Is there a page that tells me the syntax for all these options that I can’t find because i’m probably using the wrong words?

Thanks again for all the help Bill and for nudging me in the right directions!

5 - Automation Enthusiast
5 - Automation Enthusiast

I figured it out! Using this formula:


That prefills my form and then I hid the field and now I have a hidden tracking system!

Is that really working for you? I would have guessed it would be …

...form?prefill_xxx=",{ID Number}

Great to see it coming together for you.

Now you have the underpinning infrastructure for many tracking analytics. Using javascript you can, for example, capture when a user hovers over a product image and record that subtly in the background and pass the hover data into the Airtable form as yet another prefill value.

You are correct as always Bill! I forgot to type the rest out here. I’ll edit it above incase future people use this thread for their own problem.

Doing some more research though it looks like I can’t have the prefill information return a value in my table when it’s a hidden field in my form which really takes the wind out of the sails. Do you know of a work around to make a form field read only so that I can still use this method without anybody able to change the value of my ID number?

That (I believe) is currently the state of Airtable as evidenced by this lengthy and heated discussion. I don’t believe this feature request has been addressed (yet) but it definitely warrants their attention. @Justin_Barrett can probably advise us both.

There are some options though such as Air2Table and other forms handlers that would then send the data into Airtable via Integromat or Zapier.

I appreciate the thought, but I’m afraid that I don’t have any special insight into this issue, or any other issues for that matter.

That aside, I’ve got a question for @Alec_Kap: why does the field that you’re pre-filling need to be hidden? If someone is purchasing a given item, there’s no need to hide the info about their purchase. In fact, I think it would make the transaction more clear to leave it in view.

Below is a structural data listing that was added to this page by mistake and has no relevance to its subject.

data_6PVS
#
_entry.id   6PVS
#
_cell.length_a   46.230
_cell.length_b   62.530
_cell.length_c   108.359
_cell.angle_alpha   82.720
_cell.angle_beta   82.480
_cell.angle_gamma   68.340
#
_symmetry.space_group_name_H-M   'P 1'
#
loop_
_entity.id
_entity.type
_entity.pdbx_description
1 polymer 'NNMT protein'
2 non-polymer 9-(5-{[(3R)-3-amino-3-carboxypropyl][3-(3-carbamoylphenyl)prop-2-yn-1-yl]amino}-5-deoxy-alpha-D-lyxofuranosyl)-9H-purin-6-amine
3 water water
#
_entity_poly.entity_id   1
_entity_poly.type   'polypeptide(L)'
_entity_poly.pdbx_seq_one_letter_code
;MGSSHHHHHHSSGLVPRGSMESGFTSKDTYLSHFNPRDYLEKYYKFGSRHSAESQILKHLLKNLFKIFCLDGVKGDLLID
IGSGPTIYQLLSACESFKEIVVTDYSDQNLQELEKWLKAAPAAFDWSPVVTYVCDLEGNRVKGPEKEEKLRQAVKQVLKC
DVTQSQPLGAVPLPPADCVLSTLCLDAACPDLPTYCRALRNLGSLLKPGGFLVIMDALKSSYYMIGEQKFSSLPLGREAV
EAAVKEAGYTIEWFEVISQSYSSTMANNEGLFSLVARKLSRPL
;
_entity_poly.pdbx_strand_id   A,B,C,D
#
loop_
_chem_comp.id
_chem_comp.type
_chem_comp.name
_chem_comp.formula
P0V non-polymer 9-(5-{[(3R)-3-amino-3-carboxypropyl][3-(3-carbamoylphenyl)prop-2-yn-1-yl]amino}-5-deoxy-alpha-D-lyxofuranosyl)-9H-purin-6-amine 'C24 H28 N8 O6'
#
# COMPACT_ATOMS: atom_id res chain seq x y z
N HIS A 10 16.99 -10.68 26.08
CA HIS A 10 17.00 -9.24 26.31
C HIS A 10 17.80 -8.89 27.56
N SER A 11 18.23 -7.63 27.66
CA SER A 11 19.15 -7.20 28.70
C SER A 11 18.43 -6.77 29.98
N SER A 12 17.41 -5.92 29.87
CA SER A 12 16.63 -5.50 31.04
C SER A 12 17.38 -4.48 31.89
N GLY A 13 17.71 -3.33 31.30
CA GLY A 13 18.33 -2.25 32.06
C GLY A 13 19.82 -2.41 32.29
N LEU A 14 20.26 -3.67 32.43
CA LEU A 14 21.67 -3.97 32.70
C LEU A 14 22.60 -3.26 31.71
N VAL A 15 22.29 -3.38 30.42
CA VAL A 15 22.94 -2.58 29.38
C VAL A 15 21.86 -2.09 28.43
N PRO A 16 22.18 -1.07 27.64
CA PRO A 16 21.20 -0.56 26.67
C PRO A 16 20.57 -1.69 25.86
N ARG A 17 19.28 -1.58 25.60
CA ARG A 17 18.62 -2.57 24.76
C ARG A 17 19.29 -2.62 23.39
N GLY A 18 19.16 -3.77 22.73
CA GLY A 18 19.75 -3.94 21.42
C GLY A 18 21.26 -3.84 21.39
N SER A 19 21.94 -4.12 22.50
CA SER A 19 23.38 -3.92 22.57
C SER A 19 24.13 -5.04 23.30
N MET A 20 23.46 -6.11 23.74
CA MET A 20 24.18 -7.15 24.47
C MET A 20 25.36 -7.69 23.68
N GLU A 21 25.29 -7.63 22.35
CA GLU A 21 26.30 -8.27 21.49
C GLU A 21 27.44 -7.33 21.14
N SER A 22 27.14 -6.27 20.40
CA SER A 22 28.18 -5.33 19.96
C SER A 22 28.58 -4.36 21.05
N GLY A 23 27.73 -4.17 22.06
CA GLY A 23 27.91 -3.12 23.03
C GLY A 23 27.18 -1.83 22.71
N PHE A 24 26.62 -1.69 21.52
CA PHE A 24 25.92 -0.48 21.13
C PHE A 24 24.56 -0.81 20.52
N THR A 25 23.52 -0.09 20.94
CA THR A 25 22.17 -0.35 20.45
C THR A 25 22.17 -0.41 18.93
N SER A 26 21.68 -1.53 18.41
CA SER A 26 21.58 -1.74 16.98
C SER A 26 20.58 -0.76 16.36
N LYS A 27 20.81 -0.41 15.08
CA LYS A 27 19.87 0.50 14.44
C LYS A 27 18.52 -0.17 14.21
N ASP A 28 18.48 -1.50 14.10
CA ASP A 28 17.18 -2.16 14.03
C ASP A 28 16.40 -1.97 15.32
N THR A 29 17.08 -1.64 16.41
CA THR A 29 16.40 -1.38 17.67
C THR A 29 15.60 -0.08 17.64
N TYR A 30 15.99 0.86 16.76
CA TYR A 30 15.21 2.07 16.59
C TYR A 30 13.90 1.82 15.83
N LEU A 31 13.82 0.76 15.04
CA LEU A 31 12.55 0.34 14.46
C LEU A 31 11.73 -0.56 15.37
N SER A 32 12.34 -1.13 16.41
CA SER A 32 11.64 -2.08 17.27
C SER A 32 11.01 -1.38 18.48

I haven’t seen much in this discussion that describes the details of your base, but here’s a rough setup that (to me) would work fairly easily.

Two tables: [Items] and [Purchases]. The [Items] table is where you have everything that you’re selling. The form a buyer uses to purchase a given item would be in the [Purchases] table, and would contain an {Item} link field that would allow a single selection from [Items]. A formula field in the [Items] table would build a custom link to the [Purchases] form, pre-filling the {Item} link field to point to the related item.

I think he’s concerned that a product “key” field if exposed could be changed intentionally or by accident, rendering the purchase event ambiguous.

True, but that could be largely overcome by setting the link field as a required item. The worst the purchaser could do is delete the link, but because it’s a required field, they’d have to choose it again to submit the form and complete their purchase, and chances are they’d choose the same item and not a different one. If the field were something like text or a number, that would be more problematic, but a link is harder to mess up.

5 - Automation Enthusiast
5 - Automation Enthusiast

Bill is completely correct! I’m looking to make sure nobody accidentally alters the record. I already have prefill filling in other information to make sure people have transparency in what they are specifically buying.

Your solution is interesting but seems a little messy/cumbersome visually. Since Airtable can’t really do this natively I’m exploring Bills thoughts on using a different service and pairing them with Zapier :man_shrugging:

I’m open to other ideas if you have them though! Thanks for all the help!

When using a form, linked records can’t be altered. All you see is the name from the linked record’s primary field. In Airtable itself, you can potentially see all the other details of the linked record, but forms only show you the primary field contents.

Can you elaborate on what makes this option messy/cumbersome? In the test I ran, it didn’t feel that way, but again, I don’t know the specifics of your base design. Here’s how it looked in my own quick test:


As I said above, the worst thing the user can do is click the “x” at the end of the selected item to delete it. Because it’s a required field, though, they’d have to just pick it again to complete the order.